Sunday, February 10, 2013

Experiencing Vietnam with IEP

 
"She was truly a testament to the notion that strength does not always equate with power, but also can come in a form that seeks to persevere and endure the many pains and sorrows of life." 
Post by Wing Ip, DPM
Wing Ip, in the operating room.
performing a TAL procedure.
When we first arrived at Can Tho General Hospital, it really hit me why I was there. I couldn’t believe there were so many patients waiting outside in the heat to be seen. I can’t imagine this scenario back in the States. However, the patients and their families waited patiently.


It felt like the operating room was a home away from home. Aside from wearing hospital-issue flip-flops, I felt that I was in my element. It’s can be intimidating to work in an unfamiliar environment, but the way our team worked together with the Vietnamese team definitely helped. Soon I felt as though I was working in an operating room back home.

It was gratifying to see that we were able to help our patients, but I was saddened that we could not provide them with the same amount of comfort and assistance that patients in the States receive after surgery. However, it’s heartening that most of the patients have a wide range of social support.

Compared to what we’re used to in U.S. hospitals, the hospital in Can Tho is definitely less accommodating with what we would consider basics: sheets, pillows, toiletries, food, curtains for patient privacy, air conditioning. However, the hospital is remarkably tolerant of things you would not see in a U.S. hospital. For instance, I remember seeing a family member bring in a rice cooker to the hospital to cook food for her loved one. Numerous people slept in the hallways waiting for days to be treated or in support of a family member. In the United States, such things would likely be “fire hazards” and thus would be a pretense to bring out the red tape.  

Jenni Lehnert, G, Sahra Sellers, Wing Ip, and
Diane Koshimune with one of IEP's patients.
It was very endearing to see how entire families would come to provide support for patients. It’s good to know that in this day and age, there are still places in the world that still have their traditional way of life despite heading on what seems to be a one-way ticket toward industrialization. Places like Vietnam remind me of how much we have a lost in pursuit of our highly individual desires.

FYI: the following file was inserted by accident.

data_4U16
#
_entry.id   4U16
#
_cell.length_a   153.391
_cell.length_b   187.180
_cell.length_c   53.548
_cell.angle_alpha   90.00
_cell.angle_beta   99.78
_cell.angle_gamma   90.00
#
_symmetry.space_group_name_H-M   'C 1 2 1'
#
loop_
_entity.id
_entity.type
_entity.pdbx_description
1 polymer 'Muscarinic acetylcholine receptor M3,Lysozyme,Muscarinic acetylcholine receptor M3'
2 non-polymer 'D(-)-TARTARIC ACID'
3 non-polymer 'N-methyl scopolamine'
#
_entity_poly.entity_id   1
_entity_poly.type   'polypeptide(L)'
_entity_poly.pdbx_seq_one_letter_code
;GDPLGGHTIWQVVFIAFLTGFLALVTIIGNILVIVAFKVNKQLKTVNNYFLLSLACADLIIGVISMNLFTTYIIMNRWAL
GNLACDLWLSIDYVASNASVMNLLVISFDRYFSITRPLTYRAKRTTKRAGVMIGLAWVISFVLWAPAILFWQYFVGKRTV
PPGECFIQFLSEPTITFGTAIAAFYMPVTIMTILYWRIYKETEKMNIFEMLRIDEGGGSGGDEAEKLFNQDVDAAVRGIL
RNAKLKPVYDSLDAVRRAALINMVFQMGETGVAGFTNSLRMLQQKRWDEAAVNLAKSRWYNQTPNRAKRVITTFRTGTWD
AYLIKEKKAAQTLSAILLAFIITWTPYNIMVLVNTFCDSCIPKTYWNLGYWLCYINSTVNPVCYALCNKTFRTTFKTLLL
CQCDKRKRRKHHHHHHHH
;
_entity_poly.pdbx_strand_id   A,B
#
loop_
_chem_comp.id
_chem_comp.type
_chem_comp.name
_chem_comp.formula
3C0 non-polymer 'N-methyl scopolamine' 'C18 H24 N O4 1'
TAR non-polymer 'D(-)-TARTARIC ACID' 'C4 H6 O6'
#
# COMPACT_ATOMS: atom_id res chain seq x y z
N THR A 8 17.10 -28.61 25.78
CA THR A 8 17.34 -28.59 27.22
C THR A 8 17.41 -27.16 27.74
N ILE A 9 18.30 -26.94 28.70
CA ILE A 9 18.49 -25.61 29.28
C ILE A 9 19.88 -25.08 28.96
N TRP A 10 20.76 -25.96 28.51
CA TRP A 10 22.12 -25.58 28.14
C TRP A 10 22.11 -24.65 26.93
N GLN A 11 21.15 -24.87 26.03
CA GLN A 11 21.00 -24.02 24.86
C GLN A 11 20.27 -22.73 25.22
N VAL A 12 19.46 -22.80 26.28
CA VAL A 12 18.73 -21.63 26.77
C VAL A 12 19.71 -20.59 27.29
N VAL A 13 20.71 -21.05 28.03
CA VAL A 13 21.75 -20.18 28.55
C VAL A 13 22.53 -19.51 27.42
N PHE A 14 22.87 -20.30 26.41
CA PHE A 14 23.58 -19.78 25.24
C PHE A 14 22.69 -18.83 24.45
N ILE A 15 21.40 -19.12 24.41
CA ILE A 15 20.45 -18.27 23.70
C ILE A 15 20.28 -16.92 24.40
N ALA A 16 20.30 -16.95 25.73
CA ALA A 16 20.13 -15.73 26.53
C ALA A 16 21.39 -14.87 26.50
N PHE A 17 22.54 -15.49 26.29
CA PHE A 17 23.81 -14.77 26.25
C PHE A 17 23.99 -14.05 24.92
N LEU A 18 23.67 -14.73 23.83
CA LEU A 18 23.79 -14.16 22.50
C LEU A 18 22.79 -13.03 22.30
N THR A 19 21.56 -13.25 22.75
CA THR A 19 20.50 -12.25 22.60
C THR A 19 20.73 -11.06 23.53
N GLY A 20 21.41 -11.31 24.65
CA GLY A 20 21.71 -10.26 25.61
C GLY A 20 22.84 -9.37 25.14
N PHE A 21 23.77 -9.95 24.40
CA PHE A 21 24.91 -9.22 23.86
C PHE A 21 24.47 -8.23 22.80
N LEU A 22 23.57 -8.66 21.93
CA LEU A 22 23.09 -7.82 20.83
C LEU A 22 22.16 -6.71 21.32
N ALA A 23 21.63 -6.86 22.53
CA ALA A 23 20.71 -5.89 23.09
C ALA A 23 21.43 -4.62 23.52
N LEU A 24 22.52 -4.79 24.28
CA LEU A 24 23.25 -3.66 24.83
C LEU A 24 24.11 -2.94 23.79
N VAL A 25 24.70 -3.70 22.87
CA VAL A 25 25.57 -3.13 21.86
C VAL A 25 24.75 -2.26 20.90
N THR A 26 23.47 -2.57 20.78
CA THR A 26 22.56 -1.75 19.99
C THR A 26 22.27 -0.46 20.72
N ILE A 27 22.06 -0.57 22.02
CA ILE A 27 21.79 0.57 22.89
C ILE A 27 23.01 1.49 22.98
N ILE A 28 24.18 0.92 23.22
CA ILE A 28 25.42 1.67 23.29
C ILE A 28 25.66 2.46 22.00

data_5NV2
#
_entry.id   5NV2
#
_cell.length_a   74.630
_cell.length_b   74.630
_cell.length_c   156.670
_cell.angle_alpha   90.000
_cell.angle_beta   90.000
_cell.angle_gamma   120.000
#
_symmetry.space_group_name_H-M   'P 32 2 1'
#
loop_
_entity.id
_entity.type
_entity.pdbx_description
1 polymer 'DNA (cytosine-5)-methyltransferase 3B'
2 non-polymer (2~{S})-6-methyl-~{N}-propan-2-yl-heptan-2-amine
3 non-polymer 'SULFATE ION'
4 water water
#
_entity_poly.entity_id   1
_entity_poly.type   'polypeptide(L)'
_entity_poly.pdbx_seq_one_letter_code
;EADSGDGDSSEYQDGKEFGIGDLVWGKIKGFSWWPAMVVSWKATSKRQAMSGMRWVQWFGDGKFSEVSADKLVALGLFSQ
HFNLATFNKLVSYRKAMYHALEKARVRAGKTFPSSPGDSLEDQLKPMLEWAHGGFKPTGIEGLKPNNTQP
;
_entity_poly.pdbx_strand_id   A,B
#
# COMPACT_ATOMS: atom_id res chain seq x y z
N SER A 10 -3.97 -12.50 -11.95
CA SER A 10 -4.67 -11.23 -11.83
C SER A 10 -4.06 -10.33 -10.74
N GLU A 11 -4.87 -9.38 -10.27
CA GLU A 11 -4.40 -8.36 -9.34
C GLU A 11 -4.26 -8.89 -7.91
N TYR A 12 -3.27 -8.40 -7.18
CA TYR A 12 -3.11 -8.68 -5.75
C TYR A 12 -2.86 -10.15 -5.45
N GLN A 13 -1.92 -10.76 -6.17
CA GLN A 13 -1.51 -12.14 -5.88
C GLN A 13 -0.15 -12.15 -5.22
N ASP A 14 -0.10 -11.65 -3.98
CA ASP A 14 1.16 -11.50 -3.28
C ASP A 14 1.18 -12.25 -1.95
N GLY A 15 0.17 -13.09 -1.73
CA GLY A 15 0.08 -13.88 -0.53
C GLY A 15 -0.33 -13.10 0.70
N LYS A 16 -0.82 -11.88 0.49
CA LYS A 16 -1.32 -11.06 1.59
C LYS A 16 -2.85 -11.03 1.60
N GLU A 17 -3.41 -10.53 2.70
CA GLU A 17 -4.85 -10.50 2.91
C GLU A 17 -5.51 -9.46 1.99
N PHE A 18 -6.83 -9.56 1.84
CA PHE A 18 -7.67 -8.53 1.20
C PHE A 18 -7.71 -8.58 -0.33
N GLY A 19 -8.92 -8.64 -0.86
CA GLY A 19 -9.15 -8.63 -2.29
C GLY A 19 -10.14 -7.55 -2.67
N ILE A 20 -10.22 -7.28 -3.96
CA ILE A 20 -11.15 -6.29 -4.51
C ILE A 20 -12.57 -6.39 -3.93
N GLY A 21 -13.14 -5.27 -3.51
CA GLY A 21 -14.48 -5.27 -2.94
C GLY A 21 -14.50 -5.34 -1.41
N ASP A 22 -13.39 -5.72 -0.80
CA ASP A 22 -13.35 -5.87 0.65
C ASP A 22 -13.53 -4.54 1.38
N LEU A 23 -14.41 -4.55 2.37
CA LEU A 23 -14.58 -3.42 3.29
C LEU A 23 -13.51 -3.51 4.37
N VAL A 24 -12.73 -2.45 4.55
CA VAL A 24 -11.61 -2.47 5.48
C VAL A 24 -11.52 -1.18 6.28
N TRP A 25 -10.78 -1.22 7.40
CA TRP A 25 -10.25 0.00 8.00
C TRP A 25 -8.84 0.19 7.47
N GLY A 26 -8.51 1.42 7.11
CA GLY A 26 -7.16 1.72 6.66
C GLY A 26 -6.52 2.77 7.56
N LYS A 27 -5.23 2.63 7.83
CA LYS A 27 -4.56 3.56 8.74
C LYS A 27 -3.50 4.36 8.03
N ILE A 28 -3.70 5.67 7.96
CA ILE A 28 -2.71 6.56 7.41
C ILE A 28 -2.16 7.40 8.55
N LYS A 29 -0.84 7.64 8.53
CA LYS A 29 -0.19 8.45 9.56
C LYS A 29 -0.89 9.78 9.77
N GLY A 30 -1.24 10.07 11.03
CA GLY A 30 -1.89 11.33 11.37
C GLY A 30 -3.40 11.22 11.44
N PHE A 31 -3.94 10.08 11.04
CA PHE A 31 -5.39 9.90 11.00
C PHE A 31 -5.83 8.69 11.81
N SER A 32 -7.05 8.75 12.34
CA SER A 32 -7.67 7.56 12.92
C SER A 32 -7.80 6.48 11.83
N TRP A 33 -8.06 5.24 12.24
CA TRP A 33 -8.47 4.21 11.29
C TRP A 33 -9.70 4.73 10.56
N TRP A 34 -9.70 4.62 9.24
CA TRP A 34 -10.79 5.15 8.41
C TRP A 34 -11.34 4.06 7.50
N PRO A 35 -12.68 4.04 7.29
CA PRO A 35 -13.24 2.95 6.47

For me, the most memorable case was a young woman who was undergoing a rather complex surgical procedure and was given anesthesia using a spinal epidural that lasted only three hours. This is a stark contrast to what we would experience in the States. She was fully awake and conscious as the epidural began to lose its effectiveness. I was amazed at her emotional and mental endurance throughout this long and painful ordeal -- the only sign of pain that she exhibited were small welts of tears that would periodically flow down her cheeks. She was truly a testament to the notion that strength does not always equate with power, but also can come in a form that seeks to persevere and endure the many pains and sorrows of life. 

Evaluating the success of our procedures was rather difficult as we were only there for two weeks. However, if success could be judged solely based on the smiles on our patients’ faces, then I can definitely say that our mission was a great success. Our patients were truly grateful and it was an honor to be able to correct their ailments, which will hopefully lead improving their quality of life. In the future, it would be nice if we could work more closely with the hospital and get updates on the progress of our patients. 

Before our trip, what I knew about Vietnam came from travel guides and videos at the local library. For the most part, the information was accurate with regard to the urban sprawl, pollution, and issues with infrastructure. But what Vietnam “lacks”-- according to our standards -- doesn’t affect the vitality and strength of the people. I found the people of Vietnam to be extremely hospitable and generous.

The travel guides portray the Vietnamese people as so impoverished that they will find any opportunity to steal your shoes from under your feet. However, I experienced nothing like that. Unlike impoverished people in many other places, people in Vietnam are remarkably resilient and have learned to do without. To suggest that poverty is always correlated with crime and moral apathy is to deny the remarkable spirit of the Vietnamese people, who maintain dignity and humanity in the face of tremendous adversity. Although I was told about the heat and humidity before we left, I expected something relatively cooler as we are in the “winter” season and Vietnam is north of the equator. If this is winter in Vietnam I can only imagine what the summer months are like. I think my sweat glands were quite confused to be working overtime with summer still months away. 

Wing braving Can Tho on two wheels with Fletch,
IEP's amazing and amusing documentarian.
Beyond the hospital, my most memorable experiences were on two wheels. During my first scooter ride with Fletcher, we got lost, and of course I panicked. In retrospect, if you’re going to get lost on a scooter in Vietnam, Fletcher is the right choice -- he’s like a human GPS. The second time, I rode with Titi to a wedding -- side-saddle while wearing a dress and three-inch heels! It was a rainy day, and I brought an umbrella to help protect our make-up from the rain, but Titi told me that it’s illegal to use umbrellas while on the scooter! Talk about being inexperienced!

I would love to go back again, not only to be immersed in such a vibrant culture but to see that our patients are doing well. I often think about our patients in Vietnam, and it would provide me with peace of mind to be able to see their progress and recovery.

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